You’ve got to factor in search volume, intent, keyword difficulty and topical silo difficulty in order to make such decisions.
Luckily the KC report makes it very easy to track all of those metrics and many more. The report sums up the average of each metric tracked for each page theme.
But you also have the option to double click on the header and get all the individual data for every single keyword.
Still I’d say use common sense.
If there are two very similar topics that haven’t been grouped together and you feel like there’s no need to create separate content entities for each, feel free to group them together.
If you feel like one page theme has some powerful keywords that you’d like to target on their own go ahead and create a pillar page out of it.
Another thing to look out for are misspellings and branded keywords.
I found that some misspellings got grouped with a different bunch that was very related to the original cluster or got thrown into the singles club, so make sure to check that.
The same goes for branded keywords.
Step 4. Create the Content CalendarAfter running over everything and combining whatever needs to be combined I went on to create the content strategy.
There are many ways of going about this but for this particular example I used gloomaps to create a visual map of each topical silo with their thematically related subtopics.
The idea to use a sitemap visualization tool came from a random conversation when it came to me that content clusters are basically a separate folder of your sitemap.
But for a full-on content calendar I use the true and tested GSheets.
I have every column labeled with relevant info so that both me and the team can stay on track of the progress.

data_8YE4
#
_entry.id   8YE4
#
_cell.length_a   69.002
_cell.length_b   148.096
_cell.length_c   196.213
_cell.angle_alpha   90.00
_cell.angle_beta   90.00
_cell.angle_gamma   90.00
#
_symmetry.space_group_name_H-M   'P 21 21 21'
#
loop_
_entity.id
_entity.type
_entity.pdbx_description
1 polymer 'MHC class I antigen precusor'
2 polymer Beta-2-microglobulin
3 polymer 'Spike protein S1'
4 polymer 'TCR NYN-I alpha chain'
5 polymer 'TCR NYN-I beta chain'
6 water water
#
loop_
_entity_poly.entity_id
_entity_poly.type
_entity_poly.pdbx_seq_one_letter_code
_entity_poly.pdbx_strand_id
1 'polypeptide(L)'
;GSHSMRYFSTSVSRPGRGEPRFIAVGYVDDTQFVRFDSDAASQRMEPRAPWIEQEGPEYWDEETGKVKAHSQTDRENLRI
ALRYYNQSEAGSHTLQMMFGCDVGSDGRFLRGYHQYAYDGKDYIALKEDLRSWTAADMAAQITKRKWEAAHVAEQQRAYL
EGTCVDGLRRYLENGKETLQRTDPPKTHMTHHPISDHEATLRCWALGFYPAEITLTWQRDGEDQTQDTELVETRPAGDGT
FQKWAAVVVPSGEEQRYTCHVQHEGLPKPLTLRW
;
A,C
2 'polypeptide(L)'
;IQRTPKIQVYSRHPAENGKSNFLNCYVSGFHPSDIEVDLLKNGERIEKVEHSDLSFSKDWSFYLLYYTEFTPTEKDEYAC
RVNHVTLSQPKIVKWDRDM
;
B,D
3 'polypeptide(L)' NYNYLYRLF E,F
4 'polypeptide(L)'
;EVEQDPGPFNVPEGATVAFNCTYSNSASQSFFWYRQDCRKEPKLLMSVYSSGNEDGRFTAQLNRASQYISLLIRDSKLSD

If the number of articles is way too much to handle I’d say create the calendar for each topic in a separate folder and that’s it.
And don’t tell me I haven’t warned you to use SERP Spy feature.
On-page optimization, don’t care. Average word count, headings, images, number of outbound links, you name it KC’s spy gives it all.
If you’d like some tips on how to write awesome content for your content clusters check out our content creation guide whether you are creating content from scratch or using content you already have.
Step 5. Internal LinkingSEO enters the chat.
It’s optimization time!
I don’t know how many of you dread reaching this point but I find it to be so fun.
Now we both know internal links are a crucial aspect for the content clustering strategy to work.
But the actual process of doing the linking can be confusing and tedious.
Lucky for you I’ve got a few tips for you as always:
First things first remember that links are for bots: keywords here we go.
When placing anchor texts don’t randomly link to any somewhat suitable article that you come across. It doesn’t work like that. Cannibalization is not a joke, believe me.
What I suggest you do is take a look at your keyword list, que KC report.
For each individual article you have a bunch of keywords you are optimizing for, right?
Then use them as anchor text.
Here are a few best practices to keep in mind:
- Use exact match anchor text sparingly
- Make sure it actually fits in with your content, do not stuff keywords where they don’t belong
- Try using the same keyword that’s in your title tag or H1 as an anchor text
- Don’t link from one topical silo to another
- Don’t link unrelated articles together
Basically don’t confuse the search engines.
Another piece of advice I’d like to offer is for the content writers: try to mentally leave placeholders for internal linking during the writing process.
I don’t believe in going back and editing certain paragraphs for the sake of fitting in a keyword. Tried that, it never looks good.
You can always add some sentences such as "content on this topic coming soon" or something similar that you can go back and edit with the new link.
And of course if you want more in-depth info on internal links make sure to check out my internal linking guide for creating seo silos.
Wrapping UpThat’s pretty much it.
Hope I could offer some advice and a clear action plan to streamline your content clustering strategy.
If you’ve been using the tool in a different way please share your strategy down below, we’d love to see all of your individual experiences.
And if you haven’t tried Keyword Cupid, what are you waiting for?
Jump on a 7-day trial and supercharge your content game.
See you in the next one.